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Jewish World Review April 13, 2001 / 20 Nissan, 5761

Jaime Sneider

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A Columbia U prof's self-destruction -- THE Freud Society of Vienna recently canceled a lecture by University Professor Edward Said after the group saw the famous photograph of the Columbia professor heaving a rock across the Lebanese border at Israeli soldiers manning a watchtower. His bizarre response to the decision by the group and his contradictory claims about the rock-throwing itself demonstrate that Said more suitably belongs on a psychiatrist's couch than behind a podium.

Let's take a look at the sequence of published accounts Said has given regarding the rock-throwing. Despite being caught red-handed by the photographer, the distance between Said and the Israeli watchtower has grown by leaps and bounds.

Last August, he told Ha'aretz newspaper he was ''about 200 meters'' (or roughly .124 miles) from the watchtower. In a March 10, 2001 story, he told The New York Times ''the guardhouse was at least half a mile away.'' And by the March 15, 2001 edition of the Egyptian newspaper Al-Ahram, the watchtower (and the contingent of soldiers manning it) vanished. Said claimed, ''The area was empty for miles and miles.''

Curiously, an eyewitness of the July 3, 2000 rock-throwing cited in the Lebanese newspaper As-Safir observed, ''Said had positioned himself less than 30 feet from Israeli soldiers before throwing the rock.'' On July 13, 2001 The Washington Post cited with approval the As-Safir account, adding, ''the two-story watchtower [was] decked out with blue-and-white Israeli flags.''


At the same time that the distance between Said and his Israeli targets grew, the jagged object in his hand shrunk. What Said initially called a ''stone'' in his statement early in July underwent a mysterious process of shrinkage. By his March 10, 2001 interview with The New York Times, it turned into a ''pebble'' and by his March 15, 2001 column for Al-Ahram, it transformed into ''a tiny pebble.'' Yet, one look at the photograph reveals him clutching a large rock that filled his entire hand.

Conveniently, in all of Said's discussion and writings about his stone throwing, he neglects to mention that perhaps the most succinct indictment of his gratuitous violence appeared in the Beirut Daily Star on July 18, 2000: ''It certainly does not help matters when no less a figure than Edward Said, the eminent Palestinian-American writer who has labored throughout his career to dispel stereotypes about Arabs being 'violent,' allows himself to be swayed by a crowd into picking up a stone and lofting it across the international border.'' The Arab newspaper continued, ''It is the duty of people like him to lead so that others might choose a wiser route.''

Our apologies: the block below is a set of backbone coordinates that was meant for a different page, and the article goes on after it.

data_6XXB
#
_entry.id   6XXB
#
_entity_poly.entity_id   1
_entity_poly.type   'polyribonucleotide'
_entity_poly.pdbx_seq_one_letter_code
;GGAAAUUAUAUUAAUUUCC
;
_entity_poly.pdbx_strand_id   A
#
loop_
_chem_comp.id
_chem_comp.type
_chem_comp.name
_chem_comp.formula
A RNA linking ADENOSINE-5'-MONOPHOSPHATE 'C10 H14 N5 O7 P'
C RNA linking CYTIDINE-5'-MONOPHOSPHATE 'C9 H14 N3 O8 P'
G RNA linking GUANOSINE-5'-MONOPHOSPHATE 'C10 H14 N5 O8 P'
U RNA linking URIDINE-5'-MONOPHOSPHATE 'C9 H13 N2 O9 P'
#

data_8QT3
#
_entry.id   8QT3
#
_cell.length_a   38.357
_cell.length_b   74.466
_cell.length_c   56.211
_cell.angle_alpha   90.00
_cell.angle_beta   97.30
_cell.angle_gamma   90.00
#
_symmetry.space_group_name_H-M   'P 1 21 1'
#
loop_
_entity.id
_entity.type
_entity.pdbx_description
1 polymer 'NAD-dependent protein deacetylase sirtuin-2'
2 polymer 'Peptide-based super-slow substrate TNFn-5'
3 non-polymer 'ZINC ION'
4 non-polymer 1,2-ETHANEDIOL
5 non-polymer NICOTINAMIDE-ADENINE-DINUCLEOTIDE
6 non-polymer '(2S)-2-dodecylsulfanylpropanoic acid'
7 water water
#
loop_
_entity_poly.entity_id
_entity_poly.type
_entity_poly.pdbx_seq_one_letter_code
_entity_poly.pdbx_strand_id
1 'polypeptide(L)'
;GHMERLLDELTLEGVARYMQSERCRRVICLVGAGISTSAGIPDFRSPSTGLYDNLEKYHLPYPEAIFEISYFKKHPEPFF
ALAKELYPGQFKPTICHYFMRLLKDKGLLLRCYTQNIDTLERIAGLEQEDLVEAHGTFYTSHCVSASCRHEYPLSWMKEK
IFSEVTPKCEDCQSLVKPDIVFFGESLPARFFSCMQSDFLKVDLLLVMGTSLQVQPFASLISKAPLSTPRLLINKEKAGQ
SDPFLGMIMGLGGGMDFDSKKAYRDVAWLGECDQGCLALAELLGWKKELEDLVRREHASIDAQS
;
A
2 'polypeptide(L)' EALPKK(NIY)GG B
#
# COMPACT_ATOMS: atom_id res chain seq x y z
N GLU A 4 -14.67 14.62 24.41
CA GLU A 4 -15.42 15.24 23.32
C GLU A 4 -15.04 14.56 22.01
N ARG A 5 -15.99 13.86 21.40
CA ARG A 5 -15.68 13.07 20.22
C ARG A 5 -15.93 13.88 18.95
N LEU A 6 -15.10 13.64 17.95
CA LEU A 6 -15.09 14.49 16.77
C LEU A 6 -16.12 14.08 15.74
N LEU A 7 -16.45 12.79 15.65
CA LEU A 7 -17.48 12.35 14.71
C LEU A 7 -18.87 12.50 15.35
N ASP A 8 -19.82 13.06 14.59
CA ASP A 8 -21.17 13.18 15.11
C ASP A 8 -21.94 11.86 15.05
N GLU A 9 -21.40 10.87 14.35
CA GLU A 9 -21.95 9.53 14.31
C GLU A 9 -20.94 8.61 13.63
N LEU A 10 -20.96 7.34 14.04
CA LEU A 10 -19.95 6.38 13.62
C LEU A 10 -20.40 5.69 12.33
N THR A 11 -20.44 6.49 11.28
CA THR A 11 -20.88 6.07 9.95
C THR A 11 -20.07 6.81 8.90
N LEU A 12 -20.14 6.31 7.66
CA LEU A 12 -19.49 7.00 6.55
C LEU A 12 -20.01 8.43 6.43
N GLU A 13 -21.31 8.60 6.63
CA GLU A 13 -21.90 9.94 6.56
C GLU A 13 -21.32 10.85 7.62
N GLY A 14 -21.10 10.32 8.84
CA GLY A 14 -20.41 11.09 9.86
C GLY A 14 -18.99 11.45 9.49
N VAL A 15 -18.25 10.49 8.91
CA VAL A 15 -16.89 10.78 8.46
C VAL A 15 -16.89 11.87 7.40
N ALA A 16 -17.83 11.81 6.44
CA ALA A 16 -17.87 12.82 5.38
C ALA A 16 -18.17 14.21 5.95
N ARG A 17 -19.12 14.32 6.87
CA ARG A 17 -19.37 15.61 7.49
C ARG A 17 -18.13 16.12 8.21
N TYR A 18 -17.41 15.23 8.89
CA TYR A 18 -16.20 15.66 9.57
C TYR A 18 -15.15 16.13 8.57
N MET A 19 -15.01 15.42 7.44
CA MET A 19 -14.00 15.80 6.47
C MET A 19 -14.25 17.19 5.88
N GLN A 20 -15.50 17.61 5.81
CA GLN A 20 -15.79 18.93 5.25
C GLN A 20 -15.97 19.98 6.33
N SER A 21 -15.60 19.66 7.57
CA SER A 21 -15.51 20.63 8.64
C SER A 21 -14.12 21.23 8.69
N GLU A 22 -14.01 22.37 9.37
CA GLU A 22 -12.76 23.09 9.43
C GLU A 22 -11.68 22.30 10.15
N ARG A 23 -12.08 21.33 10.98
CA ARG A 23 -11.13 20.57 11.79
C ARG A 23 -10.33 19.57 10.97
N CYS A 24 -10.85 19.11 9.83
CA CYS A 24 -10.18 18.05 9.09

And while he has used every opportunity since the photograph first surfaced to remind people of his ''35 years [of work] on behalf of justice and peace,'' he has yet to explain his appalling decision to meet with Sheikh Hassan Nasrallah, the leader of the terrorist organization Hezbollah. Even more devastating than the meeting itself were his remarks in Ha'aretz, describing Nasrallah as ''a remarkably impressive man,'' praising this ringleader of suicide bombers, assassins, and kidnappers for ''mak[ing] them feel it in body bags.''

Writing in Al-Ahram on March 15, 2001, Professor Said attributed the criticism following the rock-throwing to a conspiracy of ''Zionist propaganda,'' ''Zionist pressure,'' ''Israeli propaganda,'' ''Zionism's bankruptcy,'' and ''a corrupt Western Media.'' He is, as always, the innocent victim of persecution, in this case by two notorious Zionist rags: The Beirut Daily Star and As-Safir.

Without citing or quoting a single source, Said now reports in the March 15, 2001 Al-Ahram that the Freud Institute canceled his speech after being threatened by ''potential funders'' of an exhibition of Freud's papers in Tel Aviv. Extending the conspiracy back in time, Said took a swipe at Commentary, the magazine that published the exposť discrediting Said's imaginary childhood in Jerusalem and exile from Palestine by Zionists, when in fact he grew up under circumstances of remarkable privilege and affluence in Cairo (

Ever keen to play the victim, repeatedly playing fast and loose with the facts, Said's recent claims in The New York Times make an additional preposterous suggestion, comparing the cancellation of his lecture to Freud's hasty departure from his native Austria just prior to the Holocaust. Said told the Times, ''Freud was hounded out of Vienna because he was a Jew. Now I am hounded out because I'm a Palestinian.'' So now Said, caught in a web of his own lies, trivializes the Holocaust.

Alas, one more episode to affirm his paranoid suspicions of a Zionist plot. My advice to the boogeymen out to get Professor Said at any cost: you might consider relaxing a bit, as Said has a knack for self-destruction.

Jaime Sneider is a Columbia College junior majoring in history. Comment by clicking here.


© 2001, Jaime Sneider